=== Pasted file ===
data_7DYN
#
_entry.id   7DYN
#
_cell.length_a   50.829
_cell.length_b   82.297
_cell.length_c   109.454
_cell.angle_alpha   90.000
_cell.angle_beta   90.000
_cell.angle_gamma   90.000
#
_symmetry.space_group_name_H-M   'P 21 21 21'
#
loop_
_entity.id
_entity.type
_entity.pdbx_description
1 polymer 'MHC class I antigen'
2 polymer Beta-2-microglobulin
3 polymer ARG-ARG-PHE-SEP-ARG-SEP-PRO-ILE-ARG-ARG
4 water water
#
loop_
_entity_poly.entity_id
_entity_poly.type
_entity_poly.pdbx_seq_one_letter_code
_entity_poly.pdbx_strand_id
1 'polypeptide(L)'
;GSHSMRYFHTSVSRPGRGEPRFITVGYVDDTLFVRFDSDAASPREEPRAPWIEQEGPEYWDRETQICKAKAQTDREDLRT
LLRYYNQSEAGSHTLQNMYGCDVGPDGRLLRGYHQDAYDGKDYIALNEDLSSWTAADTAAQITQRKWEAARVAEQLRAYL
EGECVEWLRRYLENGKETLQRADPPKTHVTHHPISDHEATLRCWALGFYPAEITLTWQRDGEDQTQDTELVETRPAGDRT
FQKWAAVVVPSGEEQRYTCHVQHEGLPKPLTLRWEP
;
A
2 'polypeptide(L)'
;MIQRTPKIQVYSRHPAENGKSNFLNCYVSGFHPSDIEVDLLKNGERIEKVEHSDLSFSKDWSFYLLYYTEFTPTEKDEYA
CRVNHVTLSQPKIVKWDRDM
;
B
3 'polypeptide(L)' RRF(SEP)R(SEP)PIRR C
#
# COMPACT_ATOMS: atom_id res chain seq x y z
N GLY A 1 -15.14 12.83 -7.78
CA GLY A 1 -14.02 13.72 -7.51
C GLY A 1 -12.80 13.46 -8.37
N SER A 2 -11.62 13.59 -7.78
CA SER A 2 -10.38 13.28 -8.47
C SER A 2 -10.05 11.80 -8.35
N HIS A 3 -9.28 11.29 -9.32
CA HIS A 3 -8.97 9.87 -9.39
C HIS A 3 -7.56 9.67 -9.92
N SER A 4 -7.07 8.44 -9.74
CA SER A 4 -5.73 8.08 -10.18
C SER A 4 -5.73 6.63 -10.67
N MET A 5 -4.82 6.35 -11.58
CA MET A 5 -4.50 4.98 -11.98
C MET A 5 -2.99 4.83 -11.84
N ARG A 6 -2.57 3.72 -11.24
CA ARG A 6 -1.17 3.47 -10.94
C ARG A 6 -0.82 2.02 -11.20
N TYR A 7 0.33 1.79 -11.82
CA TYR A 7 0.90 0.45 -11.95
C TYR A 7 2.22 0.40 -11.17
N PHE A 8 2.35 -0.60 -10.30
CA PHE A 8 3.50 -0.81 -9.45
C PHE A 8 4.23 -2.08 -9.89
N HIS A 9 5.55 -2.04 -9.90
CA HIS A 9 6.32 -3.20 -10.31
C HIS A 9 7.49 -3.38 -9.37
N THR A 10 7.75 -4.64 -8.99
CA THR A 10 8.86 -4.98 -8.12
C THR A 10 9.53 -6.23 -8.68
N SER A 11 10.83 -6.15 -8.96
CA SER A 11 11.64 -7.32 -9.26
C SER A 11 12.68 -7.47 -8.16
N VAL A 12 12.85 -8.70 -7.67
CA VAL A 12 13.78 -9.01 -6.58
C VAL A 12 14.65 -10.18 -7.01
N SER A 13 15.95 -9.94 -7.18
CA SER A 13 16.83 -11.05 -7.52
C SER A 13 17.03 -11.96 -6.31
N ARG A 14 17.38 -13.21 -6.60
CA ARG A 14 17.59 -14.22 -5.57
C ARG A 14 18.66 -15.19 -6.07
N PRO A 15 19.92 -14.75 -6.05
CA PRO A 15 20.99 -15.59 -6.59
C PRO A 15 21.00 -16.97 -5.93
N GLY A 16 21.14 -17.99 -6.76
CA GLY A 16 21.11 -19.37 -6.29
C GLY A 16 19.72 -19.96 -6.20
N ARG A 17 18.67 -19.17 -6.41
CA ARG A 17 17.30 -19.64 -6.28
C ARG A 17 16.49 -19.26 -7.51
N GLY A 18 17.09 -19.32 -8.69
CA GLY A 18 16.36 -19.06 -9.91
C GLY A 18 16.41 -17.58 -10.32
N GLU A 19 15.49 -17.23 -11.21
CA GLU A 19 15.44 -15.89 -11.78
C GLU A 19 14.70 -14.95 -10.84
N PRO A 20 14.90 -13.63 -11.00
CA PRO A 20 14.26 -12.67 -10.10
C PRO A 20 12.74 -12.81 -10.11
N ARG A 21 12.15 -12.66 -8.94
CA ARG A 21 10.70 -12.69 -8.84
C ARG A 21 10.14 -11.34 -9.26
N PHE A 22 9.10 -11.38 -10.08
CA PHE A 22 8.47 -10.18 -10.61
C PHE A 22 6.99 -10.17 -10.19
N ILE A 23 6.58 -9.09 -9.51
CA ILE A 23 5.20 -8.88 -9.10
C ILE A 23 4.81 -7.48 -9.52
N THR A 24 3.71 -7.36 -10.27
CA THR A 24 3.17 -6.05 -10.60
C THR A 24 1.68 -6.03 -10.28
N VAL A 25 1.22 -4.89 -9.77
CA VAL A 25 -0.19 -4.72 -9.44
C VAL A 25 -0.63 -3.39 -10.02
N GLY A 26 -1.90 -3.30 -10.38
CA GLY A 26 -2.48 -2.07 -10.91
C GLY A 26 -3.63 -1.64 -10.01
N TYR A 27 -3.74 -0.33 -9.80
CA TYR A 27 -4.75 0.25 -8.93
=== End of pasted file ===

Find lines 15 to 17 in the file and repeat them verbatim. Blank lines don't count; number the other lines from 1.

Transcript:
_entity.id
_entity.type
_entity.pdbx_description